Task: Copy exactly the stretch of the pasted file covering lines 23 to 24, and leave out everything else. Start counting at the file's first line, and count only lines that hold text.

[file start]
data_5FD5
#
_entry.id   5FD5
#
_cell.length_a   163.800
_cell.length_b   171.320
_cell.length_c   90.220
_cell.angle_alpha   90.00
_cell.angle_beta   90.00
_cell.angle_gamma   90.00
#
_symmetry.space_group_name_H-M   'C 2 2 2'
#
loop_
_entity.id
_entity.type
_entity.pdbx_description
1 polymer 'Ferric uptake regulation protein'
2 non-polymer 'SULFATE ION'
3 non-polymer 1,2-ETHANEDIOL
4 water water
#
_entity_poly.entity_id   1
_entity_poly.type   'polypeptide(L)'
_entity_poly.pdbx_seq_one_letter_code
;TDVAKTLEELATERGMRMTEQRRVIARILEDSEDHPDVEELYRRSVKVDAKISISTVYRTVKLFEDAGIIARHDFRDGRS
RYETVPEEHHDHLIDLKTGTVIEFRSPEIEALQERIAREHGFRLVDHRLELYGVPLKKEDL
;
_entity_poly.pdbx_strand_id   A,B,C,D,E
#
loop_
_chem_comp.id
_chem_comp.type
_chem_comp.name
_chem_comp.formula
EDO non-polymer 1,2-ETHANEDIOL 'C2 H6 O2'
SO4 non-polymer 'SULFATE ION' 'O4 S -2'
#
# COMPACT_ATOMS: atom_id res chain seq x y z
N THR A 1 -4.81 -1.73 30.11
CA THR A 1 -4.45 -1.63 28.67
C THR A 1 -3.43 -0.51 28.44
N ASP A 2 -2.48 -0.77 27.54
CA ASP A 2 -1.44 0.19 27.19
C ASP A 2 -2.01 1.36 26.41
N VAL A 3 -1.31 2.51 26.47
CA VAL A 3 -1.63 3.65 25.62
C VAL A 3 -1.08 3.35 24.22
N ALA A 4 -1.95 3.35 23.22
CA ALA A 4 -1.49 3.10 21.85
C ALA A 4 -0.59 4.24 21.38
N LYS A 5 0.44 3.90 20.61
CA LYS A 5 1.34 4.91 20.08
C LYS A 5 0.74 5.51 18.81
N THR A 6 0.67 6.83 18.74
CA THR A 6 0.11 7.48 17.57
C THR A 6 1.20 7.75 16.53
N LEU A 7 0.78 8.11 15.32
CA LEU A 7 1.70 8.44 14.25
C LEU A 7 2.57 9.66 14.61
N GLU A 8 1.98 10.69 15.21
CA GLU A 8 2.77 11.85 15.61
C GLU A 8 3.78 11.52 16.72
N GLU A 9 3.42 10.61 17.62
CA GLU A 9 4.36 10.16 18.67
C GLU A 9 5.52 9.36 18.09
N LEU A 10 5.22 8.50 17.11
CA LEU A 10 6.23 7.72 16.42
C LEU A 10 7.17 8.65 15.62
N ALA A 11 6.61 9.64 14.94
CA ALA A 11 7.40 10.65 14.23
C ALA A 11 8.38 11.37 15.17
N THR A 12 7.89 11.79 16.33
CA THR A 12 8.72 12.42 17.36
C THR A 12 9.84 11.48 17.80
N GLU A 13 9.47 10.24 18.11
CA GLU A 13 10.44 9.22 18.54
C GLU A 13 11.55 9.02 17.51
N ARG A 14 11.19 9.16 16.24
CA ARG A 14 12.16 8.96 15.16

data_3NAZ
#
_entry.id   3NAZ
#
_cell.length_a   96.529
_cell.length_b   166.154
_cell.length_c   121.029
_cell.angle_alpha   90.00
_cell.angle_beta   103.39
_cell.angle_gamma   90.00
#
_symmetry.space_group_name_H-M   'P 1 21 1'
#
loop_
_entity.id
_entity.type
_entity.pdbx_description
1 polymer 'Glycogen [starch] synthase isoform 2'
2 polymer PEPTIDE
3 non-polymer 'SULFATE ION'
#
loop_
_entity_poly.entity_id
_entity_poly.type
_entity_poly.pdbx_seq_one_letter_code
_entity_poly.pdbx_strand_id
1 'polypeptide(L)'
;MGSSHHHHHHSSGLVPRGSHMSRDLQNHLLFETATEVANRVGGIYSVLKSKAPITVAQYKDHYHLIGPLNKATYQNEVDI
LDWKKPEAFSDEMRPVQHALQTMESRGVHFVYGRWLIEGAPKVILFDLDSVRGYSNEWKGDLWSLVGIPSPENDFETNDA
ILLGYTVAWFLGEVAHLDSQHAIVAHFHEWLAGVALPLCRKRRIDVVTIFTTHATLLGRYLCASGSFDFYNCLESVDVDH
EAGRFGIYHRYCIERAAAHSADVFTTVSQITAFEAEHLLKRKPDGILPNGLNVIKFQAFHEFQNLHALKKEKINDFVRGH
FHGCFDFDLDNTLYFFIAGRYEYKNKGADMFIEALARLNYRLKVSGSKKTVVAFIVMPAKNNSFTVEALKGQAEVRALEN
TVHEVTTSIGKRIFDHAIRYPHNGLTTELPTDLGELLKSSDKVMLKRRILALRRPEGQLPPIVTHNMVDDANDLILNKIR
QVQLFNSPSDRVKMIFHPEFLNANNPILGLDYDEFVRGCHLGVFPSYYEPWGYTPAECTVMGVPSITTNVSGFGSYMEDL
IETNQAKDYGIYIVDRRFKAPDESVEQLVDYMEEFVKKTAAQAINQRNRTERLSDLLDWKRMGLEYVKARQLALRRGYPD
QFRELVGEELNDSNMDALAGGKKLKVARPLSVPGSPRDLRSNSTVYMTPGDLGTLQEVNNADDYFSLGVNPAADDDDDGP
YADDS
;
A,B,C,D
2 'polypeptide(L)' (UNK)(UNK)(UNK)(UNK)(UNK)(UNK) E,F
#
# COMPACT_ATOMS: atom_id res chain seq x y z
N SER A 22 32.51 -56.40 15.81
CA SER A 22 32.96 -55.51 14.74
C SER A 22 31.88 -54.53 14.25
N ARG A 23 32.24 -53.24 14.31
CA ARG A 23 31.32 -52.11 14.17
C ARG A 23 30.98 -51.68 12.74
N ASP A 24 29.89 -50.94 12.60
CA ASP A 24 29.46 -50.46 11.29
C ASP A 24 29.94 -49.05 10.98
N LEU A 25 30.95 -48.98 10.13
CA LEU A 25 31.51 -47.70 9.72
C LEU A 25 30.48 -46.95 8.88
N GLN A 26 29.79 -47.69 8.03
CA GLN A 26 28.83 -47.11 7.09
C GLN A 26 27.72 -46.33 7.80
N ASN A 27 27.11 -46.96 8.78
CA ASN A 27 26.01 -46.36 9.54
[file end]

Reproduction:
_entity_poly.entity_id   1
_entity_poly.type   'polypeptide(L)'